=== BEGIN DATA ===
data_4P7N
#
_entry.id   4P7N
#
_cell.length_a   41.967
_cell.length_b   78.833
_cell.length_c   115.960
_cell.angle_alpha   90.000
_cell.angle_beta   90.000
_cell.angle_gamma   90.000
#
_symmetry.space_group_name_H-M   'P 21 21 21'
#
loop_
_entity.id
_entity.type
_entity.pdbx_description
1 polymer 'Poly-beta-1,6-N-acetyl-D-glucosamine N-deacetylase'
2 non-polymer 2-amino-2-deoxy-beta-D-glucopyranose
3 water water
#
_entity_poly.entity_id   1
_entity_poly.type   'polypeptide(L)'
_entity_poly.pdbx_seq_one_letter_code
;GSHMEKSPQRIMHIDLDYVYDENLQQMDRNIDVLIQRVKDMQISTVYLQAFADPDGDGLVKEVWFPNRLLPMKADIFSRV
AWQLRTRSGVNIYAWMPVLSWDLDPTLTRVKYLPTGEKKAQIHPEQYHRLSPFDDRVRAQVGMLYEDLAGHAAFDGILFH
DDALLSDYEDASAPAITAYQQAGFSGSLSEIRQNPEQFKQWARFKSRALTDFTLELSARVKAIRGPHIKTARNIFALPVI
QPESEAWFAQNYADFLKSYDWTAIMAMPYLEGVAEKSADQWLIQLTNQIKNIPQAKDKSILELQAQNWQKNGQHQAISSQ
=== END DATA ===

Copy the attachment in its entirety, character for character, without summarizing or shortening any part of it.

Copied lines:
data_4P7N
#
_entry.id   4P7N
#
_cell.length_a   41.967
_cell.length_b   78.833
_cell.length_c   115.960
_cell.angle_alpha   90.000
_cell.angle_beta   90.000
_cell.angle_gamma   90.000
#
_symmetry.space_group_name_H-M   'P 21 21 21'
#
loop_
_entity.id
_entity.type
_entity.pdbx_description
1 polymer 'Poly-beta-1,6-N-acetyl-D-glucosamine N-deacetylase'
2 non-polymer 2-amino-2-deoxy-beta-D-glucopyranose
3 water water
#
_entity_poly.entity_id   1
_entity_poly.type   'polypeptide(L)'
_entity_poly.pdbx_seq_one_letter_code
;GSHMEKSPQRIMHIDLDYVYDENLQQMDRNIDVLIQRVKDMQISTVYLQAFADPDGDGLVKEVWFPNRLLPMKADIFSRV
AWQLRTRSGVNIYAWMPVLSWDLDPTLTRVKYLPTGEKKAQIHPEQYHRLSPFDDRVRAQVGMLYEDLAGHAAFDGILFH
DDALLSDYEDASAPAITAYQQAGFSGSLSEIRQNPEQFKQWARFKSRALTDFTLELSARVKAIRGPHIKTARNIFALPVI
QPESEAWFAQNYADFLKSYDWTAIMAMPYLEGVAEKSADQWLIQLTNQIKNIPQAKDKSILELQAQNWQKNGQHQAISSQ